Neurolymphomatosis of the brachial plexus from atypical primary central nervous system lymphoma lesions: A case report and review of the literature
- Department of Neurosurgery, Baylor College of Medicine, Houston, Texas, United States.
- Department of Neurology, Baylor College of Medicine, Houston, Texas, United States.
Joseph S. Kass, Department of Neurology, Baylor College of Medicine, Houston, United States.
DOI:10.25259/SNI_421_2022Copyright: © 2022 Surgical Neurology International This is an open-access article distributed under the terms of the Creative Commons Attribution-Non Commercial-Share Alike 4.0 License, which allows others to remix, transform, and build upon the work non-commercially, as long as the author is credited and the new creations are licensed under the identical terms.
How to cite this article: Dominic J. Kizek1, Eric A. Goethe1, Patrick J. Karas1, Jeffrey M. Treiber1, Ali Jalali1, Shankar P. Gopinath1, Joseph S. Kass2. Neurolymphomatosis of the brachial plexus from atypical primary central nervous system lymphoma lesions: A case report and review of the literature. 14-Oct-2022;13:464
How to cite this URL: Dominic J. Kizek1, Eric A. Goethe1, Patrick J. Karas1, Jeffrey M. Treiber1, Ali Jalali1, Shankar P. Gopinath1, Joseph S. Kass2. Neurolymphomatosis of the brachial plexus from atypical primary central nervous system lymphoma lesions: A case report and review of the literature. 14-Oct-2022;13:464. Available from: https://surgicalneurologyint.com/surgicalint-articles/11934/
Background: Primary central nervous system lymphoma (PCNSL) is an aggressive and extranodal non-Hodgkin lymphoma limited to the neuroaxis. In immunocompetent individuals, PCNSL is more common in older adults and lacks the association with the Epstein–Barr virus found in individuals with AIDS-associated PCNSL. Because the clinical presentation and radiographic findings of PCNSL are highly variable, stereotactic brain biopsy is typically required for definitive diagnosis. High-dose methotrexate, in combination with other chemotherapeutic agents with or without whole brain radiation, is the mainstay of treatment.
Case Description: A 70-year-old HIV-negative woman presented with confusion, acute flaccid left arm weakness, and left hand numbness. Head computed tomography without contrast demonstrated a 1 cm hyperdense round lesion in the suprasellar cistern that prompted further evaluation. Gadolinium-enhanced brain magnetic resonance imaging demonstrated enhancing lesions with heterogeneous signal intensity in the suprasellar, pineal, and right periatrial regions that did not explain the limb weakness and numbness. Serum and cerebrospinal fluid (CSF) studies were unrevealing, and a diagnosis of PCNSL was made following stereotactic biopsy. The patient’s liver cirrhosis precluded chemotherapy, but treatment with whole-brain radiation was pursued.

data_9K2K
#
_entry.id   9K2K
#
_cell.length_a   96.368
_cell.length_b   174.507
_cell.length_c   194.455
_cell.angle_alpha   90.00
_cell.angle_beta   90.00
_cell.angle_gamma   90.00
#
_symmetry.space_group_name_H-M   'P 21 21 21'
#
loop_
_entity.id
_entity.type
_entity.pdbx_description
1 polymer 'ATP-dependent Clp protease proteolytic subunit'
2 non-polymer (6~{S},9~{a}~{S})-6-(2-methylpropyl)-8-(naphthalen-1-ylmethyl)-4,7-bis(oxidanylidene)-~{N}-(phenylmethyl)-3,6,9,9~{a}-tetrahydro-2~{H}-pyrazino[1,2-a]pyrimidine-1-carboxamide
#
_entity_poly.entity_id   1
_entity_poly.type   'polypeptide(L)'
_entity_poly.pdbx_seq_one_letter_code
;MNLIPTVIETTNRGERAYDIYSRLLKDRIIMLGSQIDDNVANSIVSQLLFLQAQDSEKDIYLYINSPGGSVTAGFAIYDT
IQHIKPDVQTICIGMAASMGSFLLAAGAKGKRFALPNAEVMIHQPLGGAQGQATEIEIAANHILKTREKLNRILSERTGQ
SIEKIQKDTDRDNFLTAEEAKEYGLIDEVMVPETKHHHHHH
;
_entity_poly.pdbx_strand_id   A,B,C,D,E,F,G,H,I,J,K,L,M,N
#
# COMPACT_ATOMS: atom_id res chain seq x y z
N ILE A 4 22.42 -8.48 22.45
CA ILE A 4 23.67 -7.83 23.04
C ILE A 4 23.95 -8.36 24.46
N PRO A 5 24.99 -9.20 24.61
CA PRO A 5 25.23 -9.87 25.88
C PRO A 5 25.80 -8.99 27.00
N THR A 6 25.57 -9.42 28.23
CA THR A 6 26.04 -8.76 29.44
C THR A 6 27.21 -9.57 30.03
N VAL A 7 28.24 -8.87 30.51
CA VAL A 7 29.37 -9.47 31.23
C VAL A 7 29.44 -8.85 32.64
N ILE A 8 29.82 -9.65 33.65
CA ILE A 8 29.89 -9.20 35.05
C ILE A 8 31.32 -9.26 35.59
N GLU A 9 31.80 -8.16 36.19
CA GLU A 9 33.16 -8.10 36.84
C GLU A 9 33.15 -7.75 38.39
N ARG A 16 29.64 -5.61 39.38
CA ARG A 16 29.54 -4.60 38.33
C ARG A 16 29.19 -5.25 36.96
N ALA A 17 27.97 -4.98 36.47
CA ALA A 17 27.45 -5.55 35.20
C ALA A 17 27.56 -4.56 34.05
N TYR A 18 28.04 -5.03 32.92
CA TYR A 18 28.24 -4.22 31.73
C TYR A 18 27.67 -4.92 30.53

Conclusion: The myriad clinical presentations and insidious course of PCNSL contribute to diagnostic difficulties, delays in treatment, and poor outcomes. Stereotactic brain biopsy is the primary method of PCNSL diagnosis since malignant cells are typically not detected in CSF. PCNSL should be considered in the differential diagnosis when immunocompetent elderly patients present with multiple intracranial lesions, even in the presence of lower motor neuron findings.
Keywords: Case report, Multifocal, Neurolymphomatosis, Primary central nervous system lymphoma
Primary central nervous system lymphoma (PCNSL) is a rare type of non-Hodgkin lymphoma accounting for 1% of all lymphomas and 2% of all central nervous system (CNS) tumors.[
A 70-year-old woman with atrial fibrillation, liver cirrhosis, Type 2 diabetes mellitus, hypertension, and venous thrombus treated with enoxaparin presented with a 5-day history of weakness in the left arm, numbness in the left fourth and fifth digits and medial palmar surface, and confusion. The patient also reported chronic vision loss in the right eye and denied headache or recent trauma.